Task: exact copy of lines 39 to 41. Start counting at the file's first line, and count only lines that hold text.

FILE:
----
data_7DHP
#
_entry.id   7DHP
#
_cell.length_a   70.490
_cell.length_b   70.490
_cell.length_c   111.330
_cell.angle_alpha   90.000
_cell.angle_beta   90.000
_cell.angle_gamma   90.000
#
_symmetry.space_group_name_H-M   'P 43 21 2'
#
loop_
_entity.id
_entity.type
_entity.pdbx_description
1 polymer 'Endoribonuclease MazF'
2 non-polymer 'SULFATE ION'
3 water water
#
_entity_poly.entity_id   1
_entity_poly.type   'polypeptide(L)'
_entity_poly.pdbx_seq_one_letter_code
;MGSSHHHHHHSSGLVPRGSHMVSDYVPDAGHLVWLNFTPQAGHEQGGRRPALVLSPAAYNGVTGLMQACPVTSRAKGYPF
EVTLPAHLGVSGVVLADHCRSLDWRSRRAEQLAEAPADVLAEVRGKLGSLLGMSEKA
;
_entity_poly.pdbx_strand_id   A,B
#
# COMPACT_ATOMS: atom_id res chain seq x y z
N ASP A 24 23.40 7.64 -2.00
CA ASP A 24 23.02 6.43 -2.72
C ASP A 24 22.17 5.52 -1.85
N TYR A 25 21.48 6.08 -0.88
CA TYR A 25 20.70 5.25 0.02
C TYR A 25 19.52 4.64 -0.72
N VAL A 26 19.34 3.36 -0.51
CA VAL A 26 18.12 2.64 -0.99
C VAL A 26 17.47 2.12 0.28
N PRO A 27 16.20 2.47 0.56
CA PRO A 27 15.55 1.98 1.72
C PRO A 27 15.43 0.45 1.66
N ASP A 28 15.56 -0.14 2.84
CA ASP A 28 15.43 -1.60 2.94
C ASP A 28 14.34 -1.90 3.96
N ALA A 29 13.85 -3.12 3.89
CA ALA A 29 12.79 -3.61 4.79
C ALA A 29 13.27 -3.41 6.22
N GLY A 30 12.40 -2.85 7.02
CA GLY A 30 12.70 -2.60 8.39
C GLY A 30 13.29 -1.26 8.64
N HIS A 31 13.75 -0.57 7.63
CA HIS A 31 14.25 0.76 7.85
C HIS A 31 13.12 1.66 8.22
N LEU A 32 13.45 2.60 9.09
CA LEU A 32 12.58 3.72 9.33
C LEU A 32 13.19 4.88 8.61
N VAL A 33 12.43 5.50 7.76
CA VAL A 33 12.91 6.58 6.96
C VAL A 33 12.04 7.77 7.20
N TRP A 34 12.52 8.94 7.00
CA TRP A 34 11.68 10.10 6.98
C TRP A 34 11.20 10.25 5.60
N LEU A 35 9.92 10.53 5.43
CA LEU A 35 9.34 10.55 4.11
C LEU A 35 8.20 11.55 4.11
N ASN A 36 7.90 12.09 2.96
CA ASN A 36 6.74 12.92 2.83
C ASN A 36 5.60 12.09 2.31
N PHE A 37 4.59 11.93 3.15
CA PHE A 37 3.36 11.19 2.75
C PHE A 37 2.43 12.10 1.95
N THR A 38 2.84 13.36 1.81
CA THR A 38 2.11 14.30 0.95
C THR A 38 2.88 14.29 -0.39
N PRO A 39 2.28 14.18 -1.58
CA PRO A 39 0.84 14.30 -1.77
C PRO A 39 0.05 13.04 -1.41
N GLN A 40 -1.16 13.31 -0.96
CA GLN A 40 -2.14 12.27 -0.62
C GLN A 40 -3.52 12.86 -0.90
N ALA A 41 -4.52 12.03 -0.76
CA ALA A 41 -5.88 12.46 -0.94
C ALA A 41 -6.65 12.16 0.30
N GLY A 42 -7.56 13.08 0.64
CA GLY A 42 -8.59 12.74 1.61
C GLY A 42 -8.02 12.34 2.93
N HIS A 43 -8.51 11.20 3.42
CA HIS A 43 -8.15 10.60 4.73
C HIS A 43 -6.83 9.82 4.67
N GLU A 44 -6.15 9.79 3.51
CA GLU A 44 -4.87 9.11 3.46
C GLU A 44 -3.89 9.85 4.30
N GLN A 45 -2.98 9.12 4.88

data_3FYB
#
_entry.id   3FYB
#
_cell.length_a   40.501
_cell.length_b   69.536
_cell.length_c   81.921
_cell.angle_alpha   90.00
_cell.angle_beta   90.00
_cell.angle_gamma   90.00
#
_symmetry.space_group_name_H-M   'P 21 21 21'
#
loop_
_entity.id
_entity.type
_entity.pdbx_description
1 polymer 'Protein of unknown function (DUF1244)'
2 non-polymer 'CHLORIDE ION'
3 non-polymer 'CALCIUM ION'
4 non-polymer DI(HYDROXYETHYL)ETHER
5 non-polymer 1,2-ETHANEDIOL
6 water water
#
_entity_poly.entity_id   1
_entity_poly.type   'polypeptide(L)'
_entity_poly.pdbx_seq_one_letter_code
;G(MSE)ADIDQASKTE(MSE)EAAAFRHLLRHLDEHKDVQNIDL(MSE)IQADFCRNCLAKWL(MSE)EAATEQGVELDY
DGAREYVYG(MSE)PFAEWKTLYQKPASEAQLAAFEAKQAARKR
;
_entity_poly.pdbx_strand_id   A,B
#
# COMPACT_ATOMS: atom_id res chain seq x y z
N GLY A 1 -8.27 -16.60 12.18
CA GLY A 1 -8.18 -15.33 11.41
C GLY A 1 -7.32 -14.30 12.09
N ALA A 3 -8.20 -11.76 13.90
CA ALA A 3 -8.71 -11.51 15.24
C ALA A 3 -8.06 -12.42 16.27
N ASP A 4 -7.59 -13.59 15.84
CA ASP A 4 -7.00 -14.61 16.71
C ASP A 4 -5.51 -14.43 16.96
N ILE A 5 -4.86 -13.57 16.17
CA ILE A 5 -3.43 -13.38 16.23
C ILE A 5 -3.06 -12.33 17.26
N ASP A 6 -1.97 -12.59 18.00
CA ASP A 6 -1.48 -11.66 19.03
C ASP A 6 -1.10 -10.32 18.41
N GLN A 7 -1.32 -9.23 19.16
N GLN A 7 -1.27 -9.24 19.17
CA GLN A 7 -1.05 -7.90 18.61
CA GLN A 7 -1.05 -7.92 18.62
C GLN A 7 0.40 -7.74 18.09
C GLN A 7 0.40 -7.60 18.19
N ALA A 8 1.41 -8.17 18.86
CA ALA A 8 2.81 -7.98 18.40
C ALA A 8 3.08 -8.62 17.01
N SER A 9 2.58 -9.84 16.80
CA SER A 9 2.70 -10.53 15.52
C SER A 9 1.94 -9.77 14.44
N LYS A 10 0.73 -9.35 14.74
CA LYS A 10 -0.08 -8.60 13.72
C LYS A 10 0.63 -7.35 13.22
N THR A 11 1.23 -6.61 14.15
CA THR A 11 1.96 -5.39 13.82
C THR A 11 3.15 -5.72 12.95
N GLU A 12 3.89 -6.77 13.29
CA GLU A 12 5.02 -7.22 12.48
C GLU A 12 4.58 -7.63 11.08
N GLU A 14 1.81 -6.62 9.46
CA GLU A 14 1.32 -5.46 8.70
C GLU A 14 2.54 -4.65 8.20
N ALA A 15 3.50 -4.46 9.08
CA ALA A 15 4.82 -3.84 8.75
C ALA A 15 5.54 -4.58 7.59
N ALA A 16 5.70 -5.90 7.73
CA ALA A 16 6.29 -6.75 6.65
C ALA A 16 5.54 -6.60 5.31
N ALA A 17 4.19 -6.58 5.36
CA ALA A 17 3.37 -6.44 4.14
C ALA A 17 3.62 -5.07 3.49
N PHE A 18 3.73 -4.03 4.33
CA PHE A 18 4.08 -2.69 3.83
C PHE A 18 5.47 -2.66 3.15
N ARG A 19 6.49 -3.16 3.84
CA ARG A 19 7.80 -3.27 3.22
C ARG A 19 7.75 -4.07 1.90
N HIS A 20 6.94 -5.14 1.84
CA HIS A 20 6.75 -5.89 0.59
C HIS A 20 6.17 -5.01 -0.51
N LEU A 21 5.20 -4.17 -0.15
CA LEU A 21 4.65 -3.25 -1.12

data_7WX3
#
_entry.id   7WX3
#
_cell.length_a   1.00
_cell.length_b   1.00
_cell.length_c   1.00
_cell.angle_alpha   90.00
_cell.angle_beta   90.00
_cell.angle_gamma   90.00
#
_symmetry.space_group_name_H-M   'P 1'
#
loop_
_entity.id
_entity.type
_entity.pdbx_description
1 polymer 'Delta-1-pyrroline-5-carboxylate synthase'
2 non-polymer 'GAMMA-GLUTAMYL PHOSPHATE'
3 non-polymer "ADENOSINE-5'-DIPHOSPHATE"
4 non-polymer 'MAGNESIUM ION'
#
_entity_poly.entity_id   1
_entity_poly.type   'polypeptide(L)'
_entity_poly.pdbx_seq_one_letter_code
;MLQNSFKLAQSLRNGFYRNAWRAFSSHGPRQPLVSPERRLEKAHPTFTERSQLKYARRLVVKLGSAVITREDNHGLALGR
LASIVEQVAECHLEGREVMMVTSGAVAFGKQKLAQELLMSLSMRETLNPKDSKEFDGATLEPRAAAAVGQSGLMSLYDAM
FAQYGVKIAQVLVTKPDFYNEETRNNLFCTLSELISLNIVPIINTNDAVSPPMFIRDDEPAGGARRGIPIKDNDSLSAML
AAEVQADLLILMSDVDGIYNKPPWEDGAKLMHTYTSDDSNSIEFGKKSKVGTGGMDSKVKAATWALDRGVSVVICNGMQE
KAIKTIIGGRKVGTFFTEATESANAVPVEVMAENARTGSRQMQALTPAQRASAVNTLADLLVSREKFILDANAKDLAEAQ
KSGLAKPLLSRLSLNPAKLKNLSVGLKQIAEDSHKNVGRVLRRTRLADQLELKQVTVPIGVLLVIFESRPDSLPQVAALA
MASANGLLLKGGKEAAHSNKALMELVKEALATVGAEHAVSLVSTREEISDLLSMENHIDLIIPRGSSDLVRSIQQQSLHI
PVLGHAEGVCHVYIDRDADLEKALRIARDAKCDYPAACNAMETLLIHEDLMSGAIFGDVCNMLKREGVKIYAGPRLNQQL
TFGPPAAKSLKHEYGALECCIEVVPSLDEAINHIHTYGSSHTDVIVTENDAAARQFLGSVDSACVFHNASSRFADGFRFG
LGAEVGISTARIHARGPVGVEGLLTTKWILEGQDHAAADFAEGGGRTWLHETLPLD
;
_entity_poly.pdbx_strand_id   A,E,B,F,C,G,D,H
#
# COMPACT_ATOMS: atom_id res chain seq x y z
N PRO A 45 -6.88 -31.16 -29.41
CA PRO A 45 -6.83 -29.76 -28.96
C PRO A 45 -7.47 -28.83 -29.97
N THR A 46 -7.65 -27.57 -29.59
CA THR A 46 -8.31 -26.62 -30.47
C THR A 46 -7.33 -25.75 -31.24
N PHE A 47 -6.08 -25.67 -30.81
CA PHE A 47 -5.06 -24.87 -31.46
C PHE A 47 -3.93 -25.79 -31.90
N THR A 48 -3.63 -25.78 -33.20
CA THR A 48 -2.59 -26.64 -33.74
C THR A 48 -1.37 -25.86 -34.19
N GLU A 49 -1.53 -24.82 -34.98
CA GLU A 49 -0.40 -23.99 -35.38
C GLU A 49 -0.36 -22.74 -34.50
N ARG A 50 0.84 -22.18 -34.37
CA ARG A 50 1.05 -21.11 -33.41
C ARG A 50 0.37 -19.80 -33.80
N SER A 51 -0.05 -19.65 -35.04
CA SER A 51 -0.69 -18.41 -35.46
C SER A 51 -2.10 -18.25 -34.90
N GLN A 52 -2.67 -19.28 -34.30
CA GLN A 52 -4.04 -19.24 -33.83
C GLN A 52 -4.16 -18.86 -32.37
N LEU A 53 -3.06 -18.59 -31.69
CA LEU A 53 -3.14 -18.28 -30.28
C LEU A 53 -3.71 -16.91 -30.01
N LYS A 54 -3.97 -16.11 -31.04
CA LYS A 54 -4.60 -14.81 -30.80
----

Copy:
C VAL A 26 17.47 2.12 0.28
N PRO A 27 16.20 2.47 0.56
CA PRO A 27 15.55 1.98 1.72